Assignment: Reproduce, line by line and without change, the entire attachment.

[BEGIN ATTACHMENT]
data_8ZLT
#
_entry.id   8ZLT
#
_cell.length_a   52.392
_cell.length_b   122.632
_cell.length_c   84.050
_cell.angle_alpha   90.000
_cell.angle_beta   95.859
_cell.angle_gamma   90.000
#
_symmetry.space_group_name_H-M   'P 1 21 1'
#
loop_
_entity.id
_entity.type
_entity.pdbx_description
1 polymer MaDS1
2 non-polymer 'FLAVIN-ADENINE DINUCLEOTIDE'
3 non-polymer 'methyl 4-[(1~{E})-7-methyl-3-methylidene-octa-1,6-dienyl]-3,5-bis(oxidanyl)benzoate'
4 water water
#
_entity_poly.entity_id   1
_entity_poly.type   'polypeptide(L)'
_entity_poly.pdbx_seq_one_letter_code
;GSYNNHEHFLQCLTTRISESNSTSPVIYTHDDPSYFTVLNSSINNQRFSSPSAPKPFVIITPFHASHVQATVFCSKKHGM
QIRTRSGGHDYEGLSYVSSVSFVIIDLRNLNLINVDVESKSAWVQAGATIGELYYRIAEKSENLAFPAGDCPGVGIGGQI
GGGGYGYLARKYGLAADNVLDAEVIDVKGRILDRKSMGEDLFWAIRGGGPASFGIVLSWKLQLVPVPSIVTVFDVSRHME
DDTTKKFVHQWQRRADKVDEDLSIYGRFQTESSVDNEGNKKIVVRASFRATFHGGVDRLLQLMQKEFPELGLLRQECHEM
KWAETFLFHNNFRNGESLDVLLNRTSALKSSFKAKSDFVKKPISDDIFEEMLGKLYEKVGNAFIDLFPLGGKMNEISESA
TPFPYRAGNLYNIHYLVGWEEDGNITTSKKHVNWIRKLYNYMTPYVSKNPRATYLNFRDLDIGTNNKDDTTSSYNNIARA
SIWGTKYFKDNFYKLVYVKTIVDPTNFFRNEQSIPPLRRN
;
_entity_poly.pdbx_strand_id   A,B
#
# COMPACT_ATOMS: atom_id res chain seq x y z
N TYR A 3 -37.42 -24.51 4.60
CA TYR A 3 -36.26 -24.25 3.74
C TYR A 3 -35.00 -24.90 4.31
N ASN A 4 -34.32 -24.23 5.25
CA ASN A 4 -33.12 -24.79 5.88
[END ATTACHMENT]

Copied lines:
data_8ZLT
#
_entry.id   8ZLT
#
_cell.length_a   52.392
_cell.length_b   122.632
_cell.length_c   84.050
_cell.angle_alpha   90.000
_cell.angle_beta   95.859
_cell.angle_gamma   90.000
#
_symmetry.space_group_name_H-M   'P 1 21 1'
#
loop_
_entity.id
_entity.type
_entity.pdbx_description
1 polymer MaDS1
2 non-polymer 'FLAVIN-ADENINE DINUCLEOTIDE'
3 non-polymer 'methyl 4-[(1~{E})-7-methyl-3-methylidene-octa-1,6-dienyl]-3,5-bis(oxidanyl)benzoate'
4 water water
#
_entity_poly.entity_id   1
_entity_poly.type   'polypeptide(L)'
_entity_poly.pdbx_seq_one_letter_code
;GSYNNHEHFLQCLTTRISESNSTSPVIYTHDDPSYFTVLNSSINNQRFSSPSAPKPFVIITPFHASHVQATVFCSKKHGM
QIRTRSGGHDYEGLSYVSSVSFVIIDLRNLNLINVDVESKSAWVQAGATIGELYYRIAEKSENLAFPAGDCPGVGIGGQI
GGGGYGYLARKYGLAADNVLDAEVIDVKGRILDRKSMGEDLFWAIRGGGPASFGIVLSWKLQLVPVPSIVTVFDVSRHME
DDTTKKFVHQWQRRADKVDEDLSIYGRFQTESSVDNEGNKKIVVRASFRATFHGGVDRLLQLMQKEFPELGLLRQECHEM
KWAETFLFHNNFRNGESLDVLLNRTSALKSSFKAKSDFVKKPISDDIFEEMLGKLYEKVGNAFIDLFPLGGKMNEISESA
TPFPYRAGNLYNIHYLVGWEEDGNITTSKKHVNWIRKLYNYMTPYVSKNPRATYLNFRDLDIGTNNKDDTTSSYNNIARA
SIWGTKYFKDNFYKLVYVKTIVDPTNFFRNEQSIPPLRRN
;
_entity_poly.pdbx_strand_id   A,B
#
# COMPACT_ATOMS: atom_id res chain seq x y z
N TYR A 3 -37.42 -24.51 4.60
CA TYR A 3 -36.26 -24.25 3.74
C TYR A 3 -35.00 -24.90 4.31
N ASN A 4 -34.32 -24.23 5.25
CA ASN A 4 -33.12 -24.79 5.88